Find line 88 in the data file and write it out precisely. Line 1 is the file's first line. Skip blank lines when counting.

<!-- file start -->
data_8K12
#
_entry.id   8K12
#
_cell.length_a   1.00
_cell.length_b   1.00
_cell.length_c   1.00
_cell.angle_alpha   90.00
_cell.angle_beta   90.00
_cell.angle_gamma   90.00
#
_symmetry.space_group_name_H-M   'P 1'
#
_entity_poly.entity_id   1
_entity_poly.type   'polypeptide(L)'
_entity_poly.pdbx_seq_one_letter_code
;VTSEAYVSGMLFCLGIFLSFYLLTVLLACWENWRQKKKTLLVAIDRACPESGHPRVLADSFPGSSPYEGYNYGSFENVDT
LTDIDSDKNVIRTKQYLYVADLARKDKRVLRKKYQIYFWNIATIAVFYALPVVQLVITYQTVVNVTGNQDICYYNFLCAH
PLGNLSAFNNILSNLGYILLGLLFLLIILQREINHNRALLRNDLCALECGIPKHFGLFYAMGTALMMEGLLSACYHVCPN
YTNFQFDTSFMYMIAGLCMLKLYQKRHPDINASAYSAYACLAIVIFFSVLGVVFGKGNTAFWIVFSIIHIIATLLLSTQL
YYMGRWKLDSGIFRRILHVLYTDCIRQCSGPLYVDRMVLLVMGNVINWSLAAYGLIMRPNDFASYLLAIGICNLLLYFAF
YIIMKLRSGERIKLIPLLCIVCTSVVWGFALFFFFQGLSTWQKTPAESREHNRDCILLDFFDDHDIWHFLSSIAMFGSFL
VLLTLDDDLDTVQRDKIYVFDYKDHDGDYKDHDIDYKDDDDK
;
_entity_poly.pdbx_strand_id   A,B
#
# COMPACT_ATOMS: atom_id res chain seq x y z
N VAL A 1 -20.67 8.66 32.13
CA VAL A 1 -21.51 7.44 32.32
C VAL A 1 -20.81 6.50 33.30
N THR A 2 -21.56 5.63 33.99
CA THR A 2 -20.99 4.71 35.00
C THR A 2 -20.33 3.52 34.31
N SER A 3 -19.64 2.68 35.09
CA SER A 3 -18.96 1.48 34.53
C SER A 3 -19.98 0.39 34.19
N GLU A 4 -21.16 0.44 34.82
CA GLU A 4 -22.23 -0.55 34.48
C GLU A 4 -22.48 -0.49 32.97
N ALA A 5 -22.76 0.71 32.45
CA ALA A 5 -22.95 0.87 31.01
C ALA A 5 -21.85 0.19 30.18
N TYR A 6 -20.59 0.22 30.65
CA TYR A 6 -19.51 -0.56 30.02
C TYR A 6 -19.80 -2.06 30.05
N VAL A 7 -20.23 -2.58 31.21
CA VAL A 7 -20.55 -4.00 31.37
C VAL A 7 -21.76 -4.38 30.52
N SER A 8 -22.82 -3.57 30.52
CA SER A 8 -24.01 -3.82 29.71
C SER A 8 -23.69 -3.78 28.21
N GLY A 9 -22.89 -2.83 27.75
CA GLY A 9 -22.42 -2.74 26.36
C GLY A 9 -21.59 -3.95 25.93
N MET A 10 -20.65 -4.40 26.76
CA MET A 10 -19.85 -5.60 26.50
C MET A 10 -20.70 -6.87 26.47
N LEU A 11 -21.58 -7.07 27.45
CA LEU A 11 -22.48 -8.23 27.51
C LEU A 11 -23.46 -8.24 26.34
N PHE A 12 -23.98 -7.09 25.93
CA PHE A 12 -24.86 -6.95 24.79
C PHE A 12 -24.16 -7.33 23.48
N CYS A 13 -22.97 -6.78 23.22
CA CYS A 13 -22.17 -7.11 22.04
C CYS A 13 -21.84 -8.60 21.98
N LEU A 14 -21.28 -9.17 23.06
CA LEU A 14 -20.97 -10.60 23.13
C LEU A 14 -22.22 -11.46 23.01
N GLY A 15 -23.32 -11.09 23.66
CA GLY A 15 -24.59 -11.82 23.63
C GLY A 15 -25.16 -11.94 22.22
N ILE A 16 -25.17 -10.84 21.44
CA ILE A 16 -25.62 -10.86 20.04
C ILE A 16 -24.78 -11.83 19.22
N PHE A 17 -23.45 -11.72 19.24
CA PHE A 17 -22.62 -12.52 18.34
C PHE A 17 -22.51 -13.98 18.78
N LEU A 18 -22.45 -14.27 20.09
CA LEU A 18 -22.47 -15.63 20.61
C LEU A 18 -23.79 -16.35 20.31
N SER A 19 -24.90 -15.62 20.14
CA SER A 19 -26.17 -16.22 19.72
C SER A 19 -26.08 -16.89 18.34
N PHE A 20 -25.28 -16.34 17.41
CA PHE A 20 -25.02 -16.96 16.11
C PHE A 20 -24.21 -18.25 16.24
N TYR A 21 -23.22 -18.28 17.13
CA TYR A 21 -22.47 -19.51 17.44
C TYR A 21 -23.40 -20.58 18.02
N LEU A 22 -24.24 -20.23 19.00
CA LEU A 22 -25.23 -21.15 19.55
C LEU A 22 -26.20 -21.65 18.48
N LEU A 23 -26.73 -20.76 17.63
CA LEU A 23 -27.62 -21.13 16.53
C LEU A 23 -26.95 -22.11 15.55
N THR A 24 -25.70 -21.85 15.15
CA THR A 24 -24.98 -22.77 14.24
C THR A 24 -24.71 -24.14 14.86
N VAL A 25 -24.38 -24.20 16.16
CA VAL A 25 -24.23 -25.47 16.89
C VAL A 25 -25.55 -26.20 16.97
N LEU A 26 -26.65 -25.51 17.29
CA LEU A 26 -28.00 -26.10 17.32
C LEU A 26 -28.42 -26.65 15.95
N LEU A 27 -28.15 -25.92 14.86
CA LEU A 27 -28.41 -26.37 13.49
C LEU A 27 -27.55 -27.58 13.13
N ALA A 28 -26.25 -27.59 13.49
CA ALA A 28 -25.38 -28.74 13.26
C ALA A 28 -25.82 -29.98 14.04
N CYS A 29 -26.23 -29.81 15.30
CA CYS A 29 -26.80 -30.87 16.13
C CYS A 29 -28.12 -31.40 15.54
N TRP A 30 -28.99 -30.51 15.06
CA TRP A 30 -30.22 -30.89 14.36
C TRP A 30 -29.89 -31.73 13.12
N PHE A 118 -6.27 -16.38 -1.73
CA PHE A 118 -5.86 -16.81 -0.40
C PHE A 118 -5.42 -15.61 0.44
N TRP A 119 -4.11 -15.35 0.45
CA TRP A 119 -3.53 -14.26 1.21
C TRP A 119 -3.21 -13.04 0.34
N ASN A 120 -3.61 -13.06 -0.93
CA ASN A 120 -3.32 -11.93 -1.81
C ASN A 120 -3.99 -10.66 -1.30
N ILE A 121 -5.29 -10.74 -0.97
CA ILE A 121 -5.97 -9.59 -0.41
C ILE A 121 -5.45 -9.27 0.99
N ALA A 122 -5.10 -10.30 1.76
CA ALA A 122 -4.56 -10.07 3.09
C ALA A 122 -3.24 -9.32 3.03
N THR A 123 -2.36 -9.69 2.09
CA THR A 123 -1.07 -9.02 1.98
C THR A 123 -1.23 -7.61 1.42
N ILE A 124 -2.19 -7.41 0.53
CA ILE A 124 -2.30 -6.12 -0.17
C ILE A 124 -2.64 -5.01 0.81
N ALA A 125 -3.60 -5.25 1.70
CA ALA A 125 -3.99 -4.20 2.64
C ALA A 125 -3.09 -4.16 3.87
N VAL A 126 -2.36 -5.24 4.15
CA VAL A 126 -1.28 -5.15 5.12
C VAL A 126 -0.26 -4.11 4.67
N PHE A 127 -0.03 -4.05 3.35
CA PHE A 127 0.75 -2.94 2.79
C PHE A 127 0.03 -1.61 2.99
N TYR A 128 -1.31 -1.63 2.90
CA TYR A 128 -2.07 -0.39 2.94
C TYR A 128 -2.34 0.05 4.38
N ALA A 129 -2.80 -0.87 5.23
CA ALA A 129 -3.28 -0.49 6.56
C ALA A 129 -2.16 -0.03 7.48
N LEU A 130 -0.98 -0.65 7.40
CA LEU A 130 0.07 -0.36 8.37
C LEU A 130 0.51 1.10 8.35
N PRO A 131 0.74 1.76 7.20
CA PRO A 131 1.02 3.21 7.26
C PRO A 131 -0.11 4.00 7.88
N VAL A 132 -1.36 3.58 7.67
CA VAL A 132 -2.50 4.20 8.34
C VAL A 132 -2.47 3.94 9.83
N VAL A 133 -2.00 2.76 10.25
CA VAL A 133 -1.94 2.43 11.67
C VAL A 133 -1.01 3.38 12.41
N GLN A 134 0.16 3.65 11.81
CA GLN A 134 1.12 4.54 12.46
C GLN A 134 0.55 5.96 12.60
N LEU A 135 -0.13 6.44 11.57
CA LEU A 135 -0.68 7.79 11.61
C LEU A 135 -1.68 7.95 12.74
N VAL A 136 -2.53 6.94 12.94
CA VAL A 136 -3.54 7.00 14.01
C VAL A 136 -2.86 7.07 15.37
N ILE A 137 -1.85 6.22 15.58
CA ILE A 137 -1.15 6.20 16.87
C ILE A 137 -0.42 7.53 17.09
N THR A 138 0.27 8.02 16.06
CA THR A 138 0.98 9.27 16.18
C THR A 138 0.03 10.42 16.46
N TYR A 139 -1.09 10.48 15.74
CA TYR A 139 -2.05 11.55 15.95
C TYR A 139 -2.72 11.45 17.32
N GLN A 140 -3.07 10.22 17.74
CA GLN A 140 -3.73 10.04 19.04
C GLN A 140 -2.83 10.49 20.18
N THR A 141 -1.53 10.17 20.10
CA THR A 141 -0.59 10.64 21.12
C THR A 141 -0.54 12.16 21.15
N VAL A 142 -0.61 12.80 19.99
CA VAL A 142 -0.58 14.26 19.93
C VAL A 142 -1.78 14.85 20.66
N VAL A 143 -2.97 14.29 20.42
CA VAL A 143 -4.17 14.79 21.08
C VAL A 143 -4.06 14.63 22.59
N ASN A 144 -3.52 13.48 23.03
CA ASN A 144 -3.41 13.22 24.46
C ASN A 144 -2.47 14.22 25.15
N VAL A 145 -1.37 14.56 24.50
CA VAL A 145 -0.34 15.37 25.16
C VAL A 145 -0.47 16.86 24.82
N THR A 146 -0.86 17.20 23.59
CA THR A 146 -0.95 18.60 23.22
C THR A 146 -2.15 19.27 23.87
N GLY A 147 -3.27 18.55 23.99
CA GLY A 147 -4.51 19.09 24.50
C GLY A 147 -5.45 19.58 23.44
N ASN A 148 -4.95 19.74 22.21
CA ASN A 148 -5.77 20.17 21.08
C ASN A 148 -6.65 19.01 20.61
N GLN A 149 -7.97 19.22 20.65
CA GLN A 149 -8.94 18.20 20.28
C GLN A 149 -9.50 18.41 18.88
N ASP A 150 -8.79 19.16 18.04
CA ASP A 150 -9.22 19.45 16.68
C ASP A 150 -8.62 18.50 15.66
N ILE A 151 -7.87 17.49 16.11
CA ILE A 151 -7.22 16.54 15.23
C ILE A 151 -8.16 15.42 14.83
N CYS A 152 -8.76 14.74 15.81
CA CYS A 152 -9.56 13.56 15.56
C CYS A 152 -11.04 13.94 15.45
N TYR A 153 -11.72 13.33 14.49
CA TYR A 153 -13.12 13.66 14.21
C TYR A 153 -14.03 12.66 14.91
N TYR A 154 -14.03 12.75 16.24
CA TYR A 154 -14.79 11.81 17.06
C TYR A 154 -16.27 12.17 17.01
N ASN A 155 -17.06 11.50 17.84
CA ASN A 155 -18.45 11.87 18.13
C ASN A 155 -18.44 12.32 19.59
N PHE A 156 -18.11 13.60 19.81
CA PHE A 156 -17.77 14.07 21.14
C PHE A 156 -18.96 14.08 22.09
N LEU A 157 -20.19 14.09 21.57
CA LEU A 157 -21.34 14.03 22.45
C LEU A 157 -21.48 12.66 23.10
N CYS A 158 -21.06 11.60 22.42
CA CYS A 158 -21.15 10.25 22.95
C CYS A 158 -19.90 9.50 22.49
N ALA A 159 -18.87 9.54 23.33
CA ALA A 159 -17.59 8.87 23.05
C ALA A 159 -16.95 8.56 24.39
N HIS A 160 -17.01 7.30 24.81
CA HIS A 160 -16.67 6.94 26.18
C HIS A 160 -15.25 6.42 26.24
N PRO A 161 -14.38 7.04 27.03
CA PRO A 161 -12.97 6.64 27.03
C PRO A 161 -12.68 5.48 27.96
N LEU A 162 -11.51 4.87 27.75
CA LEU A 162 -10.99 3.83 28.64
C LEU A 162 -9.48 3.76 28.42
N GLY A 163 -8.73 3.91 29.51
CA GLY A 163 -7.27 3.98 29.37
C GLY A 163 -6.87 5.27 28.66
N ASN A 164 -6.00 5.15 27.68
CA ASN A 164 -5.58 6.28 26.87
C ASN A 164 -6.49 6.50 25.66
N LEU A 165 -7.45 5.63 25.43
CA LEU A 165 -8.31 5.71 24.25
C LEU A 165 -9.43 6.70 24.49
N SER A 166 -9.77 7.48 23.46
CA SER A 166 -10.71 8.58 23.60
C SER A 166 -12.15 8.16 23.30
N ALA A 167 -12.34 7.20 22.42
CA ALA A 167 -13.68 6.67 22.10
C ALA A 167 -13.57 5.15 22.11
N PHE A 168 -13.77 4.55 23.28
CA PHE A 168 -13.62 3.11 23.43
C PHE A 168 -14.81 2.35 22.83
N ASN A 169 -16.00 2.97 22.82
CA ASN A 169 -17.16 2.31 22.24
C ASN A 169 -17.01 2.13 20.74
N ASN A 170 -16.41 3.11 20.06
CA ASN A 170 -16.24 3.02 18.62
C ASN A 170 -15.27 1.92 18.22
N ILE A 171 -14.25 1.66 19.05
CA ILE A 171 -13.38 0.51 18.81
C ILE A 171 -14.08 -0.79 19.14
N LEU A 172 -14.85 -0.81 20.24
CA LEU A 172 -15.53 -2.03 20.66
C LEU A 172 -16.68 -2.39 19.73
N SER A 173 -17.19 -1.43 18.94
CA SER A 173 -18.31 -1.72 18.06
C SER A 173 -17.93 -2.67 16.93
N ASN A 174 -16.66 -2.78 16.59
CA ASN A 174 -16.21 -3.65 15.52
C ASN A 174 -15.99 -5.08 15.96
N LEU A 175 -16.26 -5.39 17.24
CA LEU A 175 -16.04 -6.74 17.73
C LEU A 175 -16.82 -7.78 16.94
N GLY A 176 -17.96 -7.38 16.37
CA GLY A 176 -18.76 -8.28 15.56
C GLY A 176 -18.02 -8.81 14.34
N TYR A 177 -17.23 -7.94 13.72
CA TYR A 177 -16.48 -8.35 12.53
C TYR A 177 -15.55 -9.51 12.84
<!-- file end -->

N TYR A 21 -23.22 -18.28 17.13